How do you store nuclear waste underground in such a way that it can be guaranteed to be safe for a million years? 

That was the main subject of the seven-year study into the disposal of radioactive material (read 'Underground disposal safe for Dutch nuclear waste').

► How much radioactive waste are we talking about?

Storage is assumed to involve 1500 containers with highly radioactive waste and 160,000 containers with low and medium level radioactive waste in 2100.

The highly radioactive waste originates from the now mothballed nuclear power plant in Dodewaard and the nuclear power station in Borssele. Waste from Borssele has already been factored in as it is due to be decommissioned in 2033. Part of the highly radioactive waste also originates from the research reactors in Petten and Delft.

The low and medium level radioactive waste partly comes from hospitals, research institutes and industry, and slightly less than half is from the Urenco enrichment plant.

► Why storage for a million years?

The most problematic waste is highly radioactive waste. It causes far and away the most radiation. In the first instance, the radiation originates from the waste products caesium (137), strontium (90) and americium (241). All three of these have a relatively short decay time, so that after one thousand years, most of their radioactivity has dissipated. But the waste also includes radioactive substances with a much longer life span, in the order of one hundred thousand to one million years, such as iodine (129), technetium (99) and selenium (79) that also have dangerous exposure levels. And it's the long-lived waste products in particular that necessitate a system that guarantees a safe storage time of one million years.

► How is safe storage possible?

Underground disposal applies the so-called multi-layer barrier system: different layers form a barrier, with each layer in turn providing protection.

The first layer is the packing of radioactive material. For highly radioactive material, the study uses the supercontainer developed in Belgium. This involves first encasing the radioactive material in glass, which is then packed in a 3 cm thick steel casing, which is in turn wrapped in a 65 cm concrete mantle. This is then protected in turn by a steel shell.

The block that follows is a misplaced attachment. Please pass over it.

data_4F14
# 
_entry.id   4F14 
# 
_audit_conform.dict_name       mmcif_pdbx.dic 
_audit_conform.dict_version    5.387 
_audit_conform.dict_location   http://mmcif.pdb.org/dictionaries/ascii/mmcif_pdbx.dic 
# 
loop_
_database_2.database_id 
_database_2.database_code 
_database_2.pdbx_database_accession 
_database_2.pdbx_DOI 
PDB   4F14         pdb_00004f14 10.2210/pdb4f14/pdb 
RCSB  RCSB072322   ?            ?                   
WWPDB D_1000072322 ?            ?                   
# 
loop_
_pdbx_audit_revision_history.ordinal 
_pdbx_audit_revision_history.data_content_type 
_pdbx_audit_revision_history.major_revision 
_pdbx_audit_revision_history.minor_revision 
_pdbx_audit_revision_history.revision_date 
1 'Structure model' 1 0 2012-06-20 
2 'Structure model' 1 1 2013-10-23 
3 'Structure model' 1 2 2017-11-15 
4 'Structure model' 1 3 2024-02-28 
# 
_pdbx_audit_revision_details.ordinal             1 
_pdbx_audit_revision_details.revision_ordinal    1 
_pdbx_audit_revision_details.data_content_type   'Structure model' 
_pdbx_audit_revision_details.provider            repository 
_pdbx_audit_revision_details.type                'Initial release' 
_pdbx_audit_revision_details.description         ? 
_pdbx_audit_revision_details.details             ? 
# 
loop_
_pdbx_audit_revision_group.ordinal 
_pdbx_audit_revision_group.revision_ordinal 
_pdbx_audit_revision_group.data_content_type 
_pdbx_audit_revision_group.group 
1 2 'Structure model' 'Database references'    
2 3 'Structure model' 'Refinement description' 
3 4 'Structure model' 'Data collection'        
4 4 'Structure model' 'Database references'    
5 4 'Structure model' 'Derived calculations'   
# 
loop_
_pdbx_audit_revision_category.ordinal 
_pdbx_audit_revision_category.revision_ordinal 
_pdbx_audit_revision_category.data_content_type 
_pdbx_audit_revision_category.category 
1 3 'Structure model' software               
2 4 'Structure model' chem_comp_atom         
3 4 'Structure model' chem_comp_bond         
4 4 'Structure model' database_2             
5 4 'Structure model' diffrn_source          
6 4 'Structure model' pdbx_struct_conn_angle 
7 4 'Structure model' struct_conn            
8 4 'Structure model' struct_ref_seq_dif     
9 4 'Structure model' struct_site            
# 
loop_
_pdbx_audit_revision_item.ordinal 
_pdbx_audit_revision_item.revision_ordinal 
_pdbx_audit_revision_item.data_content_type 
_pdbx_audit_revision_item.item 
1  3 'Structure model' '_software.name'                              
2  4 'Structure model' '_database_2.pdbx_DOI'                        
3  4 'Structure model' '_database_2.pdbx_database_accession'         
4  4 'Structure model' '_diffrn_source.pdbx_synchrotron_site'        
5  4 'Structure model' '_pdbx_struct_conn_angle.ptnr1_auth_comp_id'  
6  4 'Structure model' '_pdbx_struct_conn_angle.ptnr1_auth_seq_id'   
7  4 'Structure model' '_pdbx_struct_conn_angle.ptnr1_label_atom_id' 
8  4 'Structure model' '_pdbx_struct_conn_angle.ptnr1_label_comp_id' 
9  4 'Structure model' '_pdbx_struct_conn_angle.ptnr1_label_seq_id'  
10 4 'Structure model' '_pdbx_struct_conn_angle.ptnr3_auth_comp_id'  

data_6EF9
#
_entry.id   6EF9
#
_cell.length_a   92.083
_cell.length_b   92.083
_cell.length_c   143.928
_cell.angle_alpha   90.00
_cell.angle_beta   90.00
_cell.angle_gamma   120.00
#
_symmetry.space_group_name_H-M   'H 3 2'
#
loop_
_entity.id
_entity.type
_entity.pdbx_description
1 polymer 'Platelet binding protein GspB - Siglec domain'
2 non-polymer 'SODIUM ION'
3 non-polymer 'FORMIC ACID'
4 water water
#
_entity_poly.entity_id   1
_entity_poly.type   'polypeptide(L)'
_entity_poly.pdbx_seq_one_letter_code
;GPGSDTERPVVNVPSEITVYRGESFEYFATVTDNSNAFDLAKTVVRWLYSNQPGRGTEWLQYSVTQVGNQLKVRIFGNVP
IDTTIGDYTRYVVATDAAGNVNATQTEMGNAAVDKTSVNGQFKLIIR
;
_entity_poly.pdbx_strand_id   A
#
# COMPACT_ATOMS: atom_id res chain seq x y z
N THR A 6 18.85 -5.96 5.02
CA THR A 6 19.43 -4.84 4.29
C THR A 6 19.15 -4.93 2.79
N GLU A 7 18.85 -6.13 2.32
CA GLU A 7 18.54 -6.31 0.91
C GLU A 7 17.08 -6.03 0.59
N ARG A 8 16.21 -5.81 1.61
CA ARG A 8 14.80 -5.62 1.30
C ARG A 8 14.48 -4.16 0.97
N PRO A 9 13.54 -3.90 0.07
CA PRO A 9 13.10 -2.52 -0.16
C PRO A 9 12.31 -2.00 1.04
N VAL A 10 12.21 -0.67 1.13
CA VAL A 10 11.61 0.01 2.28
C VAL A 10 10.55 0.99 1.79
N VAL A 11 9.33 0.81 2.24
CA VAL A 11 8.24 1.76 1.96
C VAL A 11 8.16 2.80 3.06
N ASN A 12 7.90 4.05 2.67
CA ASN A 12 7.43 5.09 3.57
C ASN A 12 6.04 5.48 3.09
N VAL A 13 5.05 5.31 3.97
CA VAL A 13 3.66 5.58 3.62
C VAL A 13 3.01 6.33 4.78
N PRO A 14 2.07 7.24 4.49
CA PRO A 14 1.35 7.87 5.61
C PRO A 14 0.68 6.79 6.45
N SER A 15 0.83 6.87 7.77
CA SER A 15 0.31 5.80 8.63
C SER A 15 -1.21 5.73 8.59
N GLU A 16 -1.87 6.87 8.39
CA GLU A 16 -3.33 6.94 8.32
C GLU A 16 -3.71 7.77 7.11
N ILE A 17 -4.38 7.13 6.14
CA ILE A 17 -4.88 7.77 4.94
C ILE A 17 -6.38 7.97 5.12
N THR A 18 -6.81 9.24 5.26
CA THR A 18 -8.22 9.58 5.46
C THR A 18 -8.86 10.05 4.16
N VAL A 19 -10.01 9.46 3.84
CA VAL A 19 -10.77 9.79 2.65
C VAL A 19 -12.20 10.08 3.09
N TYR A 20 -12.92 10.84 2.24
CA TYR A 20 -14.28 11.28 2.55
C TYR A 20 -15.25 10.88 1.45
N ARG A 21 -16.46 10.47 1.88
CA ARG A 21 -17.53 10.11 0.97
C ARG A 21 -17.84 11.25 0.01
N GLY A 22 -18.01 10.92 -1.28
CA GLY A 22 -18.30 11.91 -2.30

The supercontainer for highly radioactive waste.


The supercontainer, with a total diameter of some 2 m, is then placed in a tunnel dug out of the clay that has thick concrete walls for stability. Once the supercontainers are placed in the tunnels, the void is filled with foam concrete.


The supercontainers lie in a tunnel dug out of the clay layer.


The second protective layer is formed by a more than 100 m thick layer of Boom clay that also contains moisture. Boom clay is a layer of clay that is said to have been deposited 30 million years ago, and is known in the Netherlands as the Rupel deposit. The great thing about this material is that it seals itself if cracks form, and it deforms relatively easily: if a system of tunnels is dug, the clay seals it off very effectively.

The thickness of the underground layer of clay.


The third barrier layer is the soil between the Boom clay and the surface of the earth. However, this has a less protective action.

► What happens once the radioactive material has been stored?

Due to the combination of radiative heat and moisture, the concrete of the tunnel wall slowly disintegrates over the first thousand years.

Over the following ten thousand years, this process of erosion continues in the porous intermediate layer of concrete. The steel casing of the supercontainer begins to rust, generating hydrogen gas that dissipates into the clay.

Over the following one hundred thousand years, the steel shell rusts away and the concrete mantle of the supercontainer corrodes away. The container starts to leak, and long-lived radioactive isotopes are released that slowly dissipate into the clay, eventually reaching the groundwater and the surface.

Over time, the supercontainer starts to leak and some of the now far less radioactive waste enters the ground.

► How much radiation is then released?

The researchers apply a radioactive waste dosage limit to which people may safely be exposed of 0.1 mSv/y. Sievert is a unit of radioactive dosage. Natural background radiation in the Netherlands is 2.5 mSv/y. Model calculations indicate that the highest dose from a leaking storage facility is reached after 200,000 years, but that is then less than the 0.1 mSv/y by a factor of ten.

Groundwater that serves as drinking water source can also become contaminated by a leaking storage facility. The radiation thus caused remains below (again by a factor of ten) the strict 0.008 mSv/m3 that researchers have established as a safety standard for groundwater.

Highly radioactive waste ultimately contributes most to the radiation dosage after 200,000 years.

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